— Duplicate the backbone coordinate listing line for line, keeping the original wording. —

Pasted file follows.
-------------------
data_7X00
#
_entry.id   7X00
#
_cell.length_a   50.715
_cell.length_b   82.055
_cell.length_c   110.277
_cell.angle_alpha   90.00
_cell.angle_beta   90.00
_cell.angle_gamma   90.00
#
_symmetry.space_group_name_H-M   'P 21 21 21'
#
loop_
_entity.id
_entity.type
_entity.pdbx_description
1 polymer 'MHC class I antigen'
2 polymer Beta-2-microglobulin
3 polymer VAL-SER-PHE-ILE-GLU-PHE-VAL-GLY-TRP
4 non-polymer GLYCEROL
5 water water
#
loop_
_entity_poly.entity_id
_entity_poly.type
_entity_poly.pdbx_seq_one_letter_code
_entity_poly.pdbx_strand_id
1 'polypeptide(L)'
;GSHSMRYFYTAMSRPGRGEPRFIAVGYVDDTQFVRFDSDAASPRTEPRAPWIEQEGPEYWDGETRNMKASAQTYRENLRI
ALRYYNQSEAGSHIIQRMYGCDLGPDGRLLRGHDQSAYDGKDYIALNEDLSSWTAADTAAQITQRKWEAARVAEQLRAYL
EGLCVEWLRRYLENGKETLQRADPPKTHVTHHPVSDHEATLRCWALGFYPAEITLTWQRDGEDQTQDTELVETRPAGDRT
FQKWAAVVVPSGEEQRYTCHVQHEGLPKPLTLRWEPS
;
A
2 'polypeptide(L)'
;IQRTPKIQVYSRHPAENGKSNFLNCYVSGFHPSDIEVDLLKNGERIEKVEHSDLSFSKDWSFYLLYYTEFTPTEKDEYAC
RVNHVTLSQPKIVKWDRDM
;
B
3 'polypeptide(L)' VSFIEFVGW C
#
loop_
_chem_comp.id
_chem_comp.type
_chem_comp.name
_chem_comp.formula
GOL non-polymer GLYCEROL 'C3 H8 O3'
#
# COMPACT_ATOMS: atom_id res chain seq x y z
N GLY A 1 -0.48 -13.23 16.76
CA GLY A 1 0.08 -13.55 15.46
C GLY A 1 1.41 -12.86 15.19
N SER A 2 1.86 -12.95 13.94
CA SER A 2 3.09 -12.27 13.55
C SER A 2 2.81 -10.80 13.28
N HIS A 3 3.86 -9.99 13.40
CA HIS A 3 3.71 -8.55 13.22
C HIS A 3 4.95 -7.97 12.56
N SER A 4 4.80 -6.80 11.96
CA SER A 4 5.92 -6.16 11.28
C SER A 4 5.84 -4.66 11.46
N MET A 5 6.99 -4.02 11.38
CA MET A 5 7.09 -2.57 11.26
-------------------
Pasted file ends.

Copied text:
data_7X00
#
_entry.id   7X00
#
_cell.length_a   50.715
_cell.length_b   82.055
_cell.length_c   110.277
_cell.angle_alpha   90.00
_cell.angle_beta   90.00
_cell.angle_gamma   90.00
#
_symmetry.space_group_name_H-M   'P 21 21 21'
#
loop_
_entity.id
_entity.type
_entity.pdbx_description
1 polymer 'MHC class I antigen'
2 polymer Beta-2-microglobulin
3 polymer VAL-SER-PHE-ILE-GLU-PHE-VAL-GLY-TRP
4 non-polymer GLYCEROL
5 water water
#
loop_
_entity_poly.entity_id
_entity_poly.type
_entity_poly.pdbx_seq_one_letter_code
_entity_poly.pdbx_strand_id
1 'polypeptide(L)'
;GSHSMRYFYTAMSRPGRGEPRFIAVGYVDDTQFVRFDSDAASPRTEPRAPWIEQEGPEYWDGETRNMKASAQTYRENLRI
ALRYYNQSEAGSHIIQRMYGCDLGPDGRLLRGHDQSAYDGKDYIALNEDLSSWTAADTAAQITQRKWEAARVAEQLRAYL
EGLCVEWLRRYLENGKETLQRADPPKTHVTHHPVSDHEATLRCWALGFYPAEITLTWQRDGEDQTQDTELVETRPAGDRT
FQKWAAVVVPSGEEQRYTCHVQHEGLPKPLTLRWEPS
;
A
2 'polypeptide(L)'
;IQRTPKIQVYSRHPAENGKSNFLNCYVSGFHPSDIEVDLLKNGERIEKVEHSDLSFSKDWSFYLLYYTEFTPTEKDEYAC
RVNHVTLSQPKIVKWDRDM
;
B
3 'polypeptide(L)' VSFIEFVGW C
#
loop_
_chem_comp.id
_chem_comp.type
_chem_comp.name
_chem_comp.formula
GOL non-polymer GLYCEROL 'C3 H8 O3'
#
# COMPACT_ATOMS: atom_id res chain seq x y z
N GLY A 1 -0.48 -13.23 16.76
CA GLY A 1 0.08 -13.55 15.46
C GLY A 1 1.41 -12.86 15.19
N SER A 2 1.86 -12.95 13.94
CA SER A 2 3.09 -12.27 13.55
C SER A 2 2.81 -10.80 13.28
N HIS A 3 3.86 -9.99 13.40
CA HIS A 3 3.71 -8.55 13.22
C HIS A 3 4.95 -7.97 12.56
N SER A 4 4.80 -6.80 11.96
CA SER A 4 5.92 -6.16 11.28
C SER A 4 5.84 -4.66 11.46
N MET A 5 6.99 -4.02 11.38
CA MET A 5 7.09 -2.57 11.26